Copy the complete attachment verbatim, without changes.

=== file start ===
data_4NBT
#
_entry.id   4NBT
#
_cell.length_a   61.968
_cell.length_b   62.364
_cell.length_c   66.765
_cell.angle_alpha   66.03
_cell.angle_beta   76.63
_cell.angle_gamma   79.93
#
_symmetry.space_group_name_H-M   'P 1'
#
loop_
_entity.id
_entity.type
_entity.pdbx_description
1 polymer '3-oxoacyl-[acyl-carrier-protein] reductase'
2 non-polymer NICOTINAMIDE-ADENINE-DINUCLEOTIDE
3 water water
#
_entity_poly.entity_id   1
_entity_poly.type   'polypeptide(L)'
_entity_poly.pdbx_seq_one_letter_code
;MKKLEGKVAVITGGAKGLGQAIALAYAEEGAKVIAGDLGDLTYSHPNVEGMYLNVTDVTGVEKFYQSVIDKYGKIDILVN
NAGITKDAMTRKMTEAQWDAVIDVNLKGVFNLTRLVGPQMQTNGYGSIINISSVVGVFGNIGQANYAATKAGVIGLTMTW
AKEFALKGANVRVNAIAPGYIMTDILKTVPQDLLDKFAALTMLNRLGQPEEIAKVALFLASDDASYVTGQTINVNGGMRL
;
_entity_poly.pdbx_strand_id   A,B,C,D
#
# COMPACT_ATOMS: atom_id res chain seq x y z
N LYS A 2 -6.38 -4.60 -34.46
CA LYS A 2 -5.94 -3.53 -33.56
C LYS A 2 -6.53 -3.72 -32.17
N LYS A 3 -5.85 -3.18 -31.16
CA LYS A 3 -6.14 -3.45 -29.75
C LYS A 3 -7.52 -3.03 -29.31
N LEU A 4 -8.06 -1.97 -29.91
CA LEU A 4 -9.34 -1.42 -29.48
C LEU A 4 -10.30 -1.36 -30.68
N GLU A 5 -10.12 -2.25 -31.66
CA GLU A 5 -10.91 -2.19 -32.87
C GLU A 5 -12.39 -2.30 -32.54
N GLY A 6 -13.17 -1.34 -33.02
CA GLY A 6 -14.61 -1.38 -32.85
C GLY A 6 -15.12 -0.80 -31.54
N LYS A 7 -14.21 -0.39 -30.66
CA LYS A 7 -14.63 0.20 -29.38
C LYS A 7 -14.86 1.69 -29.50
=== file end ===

data_4NBT
#
_entry.id   4NBT
#
_cell.length_a   61.968
_cell.length_b   62.364
_cell.length_c   66.765
_cell.angle_alpha   66.03
_cell.angle_beta   76.63
_cell.angle_gamma   79.93
#
_symmetry.space_group_name_H-M   'P 1'
#
loop_
_entity.id
_entity.type
_entity.pdbx_description
1 polymer '3-oxoacyl-[acyl-carrier-protein] reductase'
2 non-polymer NICOTINAMIDE-ADENINE-DINUCLEOTIDE
3 water water
#
_entity_poly.entity_id   1
_entity_poly.type   'polypeptide(L)'
_entity_poly.pdbx_seq_one_letter_code
;MKKLEGKVAVITGGAKGLGQAIALAYAEEGAKVIAGDLGDLTYSHPNVEGMYLNVTDVTGVEKFYQSVIDKYGKIDILVN
NAGITKDAMTRKMTEAQWDAVIDVNLKGVFNLTRLVGPQMQTNGYGSIINISSVVGVFGNIGQANYAATKAGVIGLTMTW
AKEFALKGANVRVNAIAPGYIMTDILKTVPQDLLDKFAALTMLNRLGQPEEIAKVALFLASDDASYVTGQTINVNGGMRL
;
_entity_poly.pdbx_strand_id   A,B,C,D
#
# COMPACT_ATOMS: atom_id res chain seq x y z
N LYS A 2 -6.38 -4.60 -34.46
CA LYS A 2 -5.94 -3.53 -33.56
C LYS A 2 -6.53 -3.72 -32.17
N LYS A 3 -5.85 -3.18 -31.16
CA LYS A 3 -6.14 -3.45 -29.75
C LYS A 3 -7.52 -3.03 -29.31
N LEU A 4 -8.06 -1.97 -29.91
CA LEU A 4 -9.34 -1.42 -29.48
C LEU A 4 -10.30 -1.36 -30.68
N GLU A 5 -10.12 -2.25 -31.66
CA GLU A 5 -10.91 -2.19 -32.87
C GLU A 5 -12.39 -2.30 -32.54
N GLY A 6 -13.17 -1.34 -33.02
CA GLY A 6 -14.61 -1.38 -32.85
C GLY A 6 -15.12 -0.80 -31.54
N LYS A 7 -14.21 -0.39 -30.66
CA LYS A 7 -14.63 0.20 -29.38
C LYS A 7 -14.86 1.69 -29.50